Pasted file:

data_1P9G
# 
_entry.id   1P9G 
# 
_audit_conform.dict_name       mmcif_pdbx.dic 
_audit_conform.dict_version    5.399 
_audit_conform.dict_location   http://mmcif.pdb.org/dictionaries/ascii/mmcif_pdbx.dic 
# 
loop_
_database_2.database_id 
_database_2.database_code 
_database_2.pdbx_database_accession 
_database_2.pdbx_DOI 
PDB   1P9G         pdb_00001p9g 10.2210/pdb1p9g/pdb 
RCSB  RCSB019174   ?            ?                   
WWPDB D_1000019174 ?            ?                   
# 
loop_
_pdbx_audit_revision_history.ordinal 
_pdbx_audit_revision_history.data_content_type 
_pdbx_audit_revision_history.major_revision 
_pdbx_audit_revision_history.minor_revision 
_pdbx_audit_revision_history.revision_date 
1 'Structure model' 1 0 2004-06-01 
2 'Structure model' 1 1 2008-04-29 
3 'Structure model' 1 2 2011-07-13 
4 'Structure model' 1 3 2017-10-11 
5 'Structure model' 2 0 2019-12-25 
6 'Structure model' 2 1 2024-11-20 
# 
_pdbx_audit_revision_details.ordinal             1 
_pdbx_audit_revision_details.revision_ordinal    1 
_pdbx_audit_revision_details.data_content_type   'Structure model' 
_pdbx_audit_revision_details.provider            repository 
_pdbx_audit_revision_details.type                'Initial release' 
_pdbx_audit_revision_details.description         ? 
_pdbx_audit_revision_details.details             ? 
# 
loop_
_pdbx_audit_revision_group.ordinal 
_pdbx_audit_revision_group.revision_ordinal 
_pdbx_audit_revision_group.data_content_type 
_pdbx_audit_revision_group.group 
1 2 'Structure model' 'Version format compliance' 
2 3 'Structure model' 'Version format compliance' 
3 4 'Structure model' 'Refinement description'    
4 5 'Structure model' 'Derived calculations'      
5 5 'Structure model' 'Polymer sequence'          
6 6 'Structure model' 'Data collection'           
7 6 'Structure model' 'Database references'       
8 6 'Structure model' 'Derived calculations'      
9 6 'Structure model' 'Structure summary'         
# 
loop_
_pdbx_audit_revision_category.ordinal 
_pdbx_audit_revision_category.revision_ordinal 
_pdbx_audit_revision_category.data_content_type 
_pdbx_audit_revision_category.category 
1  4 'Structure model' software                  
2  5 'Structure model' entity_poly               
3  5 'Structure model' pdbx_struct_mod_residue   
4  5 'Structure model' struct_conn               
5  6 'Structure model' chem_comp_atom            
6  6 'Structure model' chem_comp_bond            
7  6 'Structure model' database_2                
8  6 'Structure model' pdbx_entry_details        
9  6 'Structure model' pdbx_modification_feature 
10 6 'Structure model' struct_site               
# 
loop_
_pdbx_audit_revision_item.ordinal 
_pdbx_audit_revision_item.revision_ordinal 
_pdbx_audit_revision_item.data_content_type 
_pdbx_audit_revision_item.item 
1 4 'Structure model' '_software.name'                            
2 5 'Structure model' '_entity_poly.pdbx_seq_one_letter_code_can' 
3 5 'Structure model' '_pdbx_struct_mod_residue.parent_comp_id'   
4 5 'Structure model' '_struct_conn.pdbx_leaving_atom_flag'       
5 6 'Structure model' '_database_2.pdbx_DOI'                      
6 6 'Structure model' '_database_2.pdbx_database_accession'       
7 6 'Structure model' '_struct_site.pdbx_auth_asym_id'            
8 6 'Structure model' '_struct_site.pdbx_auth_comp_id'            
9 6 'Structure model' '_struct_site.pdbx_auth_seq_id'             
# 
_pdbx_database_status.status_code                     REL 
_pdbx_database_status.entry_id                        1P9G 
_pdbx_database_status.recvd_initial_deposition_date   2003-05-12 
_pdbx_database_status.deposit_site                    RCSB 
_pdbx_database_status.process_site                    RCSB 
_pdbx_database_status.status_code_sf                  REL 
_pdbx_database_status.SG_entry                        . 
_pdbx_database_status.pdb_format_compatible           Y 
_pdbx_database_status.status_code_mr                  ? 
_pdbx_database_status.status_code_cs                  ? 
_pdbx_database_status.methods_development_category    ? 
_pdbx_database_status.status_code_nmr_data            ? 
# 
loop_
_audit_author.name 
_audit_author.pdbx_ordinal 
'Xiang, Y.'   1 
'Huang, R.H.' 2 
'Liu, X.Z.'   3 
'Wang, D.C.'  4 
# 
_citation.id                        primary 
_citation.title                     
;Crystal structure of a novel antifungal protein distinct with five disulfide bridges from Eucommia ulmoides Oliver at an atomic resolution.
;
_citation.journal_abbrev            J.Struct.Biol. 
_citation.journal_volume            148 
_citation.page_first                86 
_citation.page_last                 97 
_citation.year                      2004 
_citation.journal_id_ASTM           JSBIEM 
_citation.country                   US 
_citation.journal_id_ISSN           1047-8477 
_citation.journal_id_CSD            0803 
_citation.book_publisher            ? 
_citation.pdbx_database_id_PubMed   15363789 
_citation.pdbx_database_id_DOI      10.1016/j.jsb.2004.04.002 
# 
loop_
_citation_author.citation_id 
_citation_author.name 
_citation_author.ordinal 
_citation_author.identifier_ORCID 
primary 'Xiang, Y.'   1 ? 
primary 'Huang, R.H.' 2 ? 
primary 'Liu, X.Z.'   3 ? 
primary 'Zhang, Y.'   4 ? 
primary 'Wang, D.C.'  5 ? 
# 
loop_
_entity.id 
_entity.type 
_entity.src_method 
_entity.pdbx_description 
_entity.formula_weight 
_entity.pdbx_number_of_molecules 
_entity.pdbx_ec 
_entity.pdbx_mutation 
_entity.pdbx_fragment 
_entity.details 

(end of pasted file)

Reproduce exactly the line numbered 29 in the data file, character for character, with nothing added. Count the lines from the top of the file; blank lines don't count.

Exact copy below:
6 'Structure model' 2 1 2024-11-20 